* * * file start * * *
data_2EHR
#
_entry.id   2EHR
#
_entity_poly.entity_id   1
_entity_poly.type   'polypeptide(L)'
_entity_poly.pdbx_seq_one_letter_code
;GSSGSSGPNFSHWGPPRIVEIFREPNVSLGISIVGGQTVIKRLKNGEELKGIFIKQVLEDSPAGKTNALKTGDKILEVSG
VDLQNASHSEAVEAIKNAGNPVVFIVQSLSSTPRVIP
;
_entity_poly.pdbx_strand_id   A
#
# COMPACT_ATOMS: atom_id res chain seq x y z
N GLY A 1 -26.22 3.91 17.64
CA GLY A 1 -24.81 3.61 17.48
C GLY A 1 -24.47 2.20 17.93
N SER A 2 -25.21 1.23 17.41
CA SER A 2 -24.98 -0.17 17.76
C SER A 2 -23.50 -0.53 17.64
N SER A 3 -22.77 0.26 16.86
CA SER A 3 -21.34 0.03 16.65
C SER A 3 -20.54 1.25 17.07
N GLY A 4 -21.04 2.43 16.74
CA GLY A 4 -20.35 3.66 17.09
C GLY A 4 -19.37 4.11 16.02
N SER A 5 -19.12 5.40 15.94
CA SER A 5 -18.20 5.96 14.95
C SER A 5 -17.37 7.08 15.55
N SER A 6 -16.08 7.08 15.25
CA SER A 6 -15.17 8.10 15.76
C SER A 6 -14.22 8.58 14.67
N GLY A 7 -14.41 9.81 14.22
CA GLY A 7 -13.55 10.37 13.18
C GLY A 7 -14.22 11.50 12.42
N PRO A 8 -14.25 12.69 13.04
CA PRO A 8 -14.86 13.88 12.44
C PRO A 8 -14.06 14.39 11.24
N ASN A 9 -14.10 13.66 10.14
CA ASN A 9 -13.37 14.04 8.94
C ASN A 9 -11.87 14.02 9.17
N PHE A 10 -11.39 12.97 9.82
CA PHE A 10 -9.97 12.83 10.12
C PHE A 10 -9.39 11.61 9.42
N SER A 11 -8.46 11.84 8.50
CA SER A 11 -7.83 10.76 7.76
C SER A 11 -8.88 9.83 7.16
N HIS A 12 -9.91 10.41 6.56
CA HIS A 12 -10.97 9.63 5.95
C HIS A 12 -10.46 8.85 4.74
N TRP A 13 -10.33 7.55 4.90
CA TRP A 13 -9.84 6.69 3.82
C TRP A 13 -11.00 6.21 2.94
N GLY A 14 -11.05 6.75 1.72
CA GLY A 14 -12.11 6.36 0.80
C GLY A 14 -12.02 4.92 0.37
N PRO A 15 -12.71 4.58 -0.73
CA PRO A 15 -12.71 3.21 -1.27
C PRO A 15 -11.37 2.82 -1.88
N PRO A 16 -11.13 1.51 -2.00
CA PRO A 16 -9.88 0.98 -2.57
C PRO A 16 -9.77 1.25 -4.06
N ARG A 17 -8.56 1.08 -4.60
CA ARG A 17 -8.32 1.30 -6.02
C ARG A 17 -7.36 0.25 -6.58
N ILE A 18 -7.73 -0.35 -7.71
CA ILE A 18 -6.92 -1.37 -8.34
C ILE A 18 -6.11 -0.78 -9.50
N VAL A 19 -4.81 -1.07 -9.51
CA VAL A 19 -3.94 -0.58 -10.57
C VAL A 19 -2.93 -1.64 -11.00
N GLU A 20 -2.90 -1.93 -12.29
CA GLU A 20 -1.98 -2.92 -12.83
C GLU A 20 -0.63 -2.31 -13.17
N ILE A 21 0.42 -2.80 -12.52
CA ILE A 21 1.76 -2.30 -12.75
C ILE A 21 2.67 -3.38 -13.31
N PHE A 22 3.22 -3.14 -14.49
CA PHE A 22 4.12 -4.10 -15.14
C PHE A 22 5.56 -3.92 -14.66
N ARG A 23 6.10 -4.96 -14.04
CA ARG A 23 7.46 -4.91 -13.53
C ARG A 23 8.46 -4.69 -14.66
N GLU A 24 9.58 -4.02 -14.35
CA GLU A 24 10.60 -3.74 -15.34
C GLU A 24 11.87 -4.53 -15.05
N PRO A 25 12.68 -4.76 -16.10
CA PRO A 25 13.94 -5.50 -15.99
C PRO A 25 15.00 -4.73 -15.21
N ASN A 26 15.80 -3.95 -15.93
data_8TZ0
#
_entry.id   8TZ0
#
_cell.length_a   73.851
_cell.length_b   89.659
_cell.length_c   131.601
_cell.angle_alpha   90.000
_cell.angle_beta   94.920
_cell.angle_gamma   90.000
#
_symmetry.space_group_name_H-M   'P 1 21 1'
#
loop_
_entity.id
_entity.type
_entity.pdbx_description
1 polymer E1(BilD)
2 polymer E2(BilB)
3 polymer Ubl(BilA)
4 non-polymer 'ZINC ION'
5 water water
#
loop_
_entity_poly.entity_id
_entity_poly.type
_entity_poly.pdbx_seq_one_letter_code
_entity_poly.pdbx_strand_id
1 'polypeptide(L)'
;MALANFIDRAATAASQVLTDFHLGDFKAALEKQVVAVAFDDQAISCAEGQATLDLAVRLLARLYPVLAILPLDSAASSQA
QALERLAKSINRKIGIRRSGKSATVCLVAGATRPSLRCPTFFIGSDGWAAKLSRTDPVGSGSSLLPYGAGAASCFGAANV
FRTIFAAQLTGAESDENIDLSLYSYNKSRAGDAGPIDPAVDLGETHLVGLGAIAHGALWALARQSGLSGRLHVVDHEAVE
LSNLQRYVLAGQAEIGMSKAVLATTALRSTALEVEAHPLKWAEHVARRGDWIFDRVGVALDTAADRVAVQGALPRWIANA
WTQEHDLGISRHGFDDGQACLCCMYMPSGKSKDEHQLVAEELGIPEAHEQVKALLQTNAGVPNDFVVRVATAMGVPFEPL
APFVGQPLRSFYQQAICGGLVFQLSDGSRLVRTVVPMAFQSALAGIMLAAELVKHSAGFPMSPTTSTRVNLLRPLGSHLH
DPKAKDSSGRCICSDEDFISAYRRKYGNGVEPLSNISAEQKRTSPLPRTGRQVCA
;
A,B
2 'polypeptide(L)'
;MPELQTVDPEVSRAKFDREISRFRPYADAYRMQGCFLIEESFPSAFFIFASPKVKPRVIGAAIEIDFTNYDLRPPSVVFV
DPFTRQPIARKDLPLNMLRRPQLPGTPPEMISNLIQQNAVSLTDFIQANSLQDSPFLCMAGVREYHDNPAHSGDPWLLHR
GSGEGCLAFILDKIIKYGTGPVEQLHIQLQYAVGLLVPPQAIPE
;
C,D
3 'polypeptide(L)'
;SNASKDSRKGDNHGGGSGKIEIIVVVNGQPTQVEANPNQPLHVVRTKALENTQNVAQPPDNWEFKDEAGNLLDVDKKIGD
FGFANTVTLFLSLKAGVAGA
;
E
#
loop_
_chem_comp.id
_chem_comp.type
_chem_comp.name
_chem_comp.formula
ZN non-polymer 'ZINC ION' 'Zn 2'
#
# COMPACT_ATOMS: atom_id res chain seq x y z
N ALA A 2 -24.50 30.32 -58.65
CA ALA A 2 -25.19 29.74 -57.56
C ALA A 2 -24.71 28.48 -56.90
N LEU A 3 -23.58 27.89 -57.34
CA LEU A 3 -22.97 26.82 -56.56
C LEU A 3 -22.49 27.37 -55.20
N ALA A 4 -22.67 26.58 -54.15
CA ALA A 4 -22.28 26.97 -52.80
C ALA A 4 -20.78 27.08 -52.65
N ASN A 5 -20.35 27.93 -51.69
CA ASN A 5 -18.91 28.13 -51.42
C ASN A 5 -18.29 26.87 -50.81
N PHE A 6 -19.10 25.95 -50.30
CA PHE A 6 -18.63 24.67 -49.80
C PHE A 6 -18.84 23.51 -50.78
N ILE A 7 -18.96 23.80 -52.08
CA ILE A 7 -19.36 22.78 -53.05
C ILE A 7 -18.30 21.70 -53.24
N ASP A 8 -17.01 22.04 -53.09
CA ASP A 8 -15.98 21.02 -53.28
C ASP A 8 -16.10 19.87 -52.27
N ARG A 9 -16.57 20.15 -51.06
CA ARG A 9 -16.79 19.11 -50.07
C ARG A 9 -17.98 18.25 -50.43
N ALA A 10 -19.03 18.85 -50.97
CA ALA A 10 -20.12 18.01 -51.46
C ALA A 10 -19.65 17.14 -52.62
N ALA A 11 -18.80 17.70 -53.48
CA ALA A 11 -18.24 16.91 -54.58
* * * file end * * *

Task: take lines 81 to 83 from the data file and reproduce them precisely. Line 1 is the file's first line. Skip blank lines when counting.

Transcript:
CA ARG A 23 7.46 -4.91 -13.53
C ARG A 23 8.46 -4.69 -14.66
N GLU A 24 9.58 -4.02 -14.35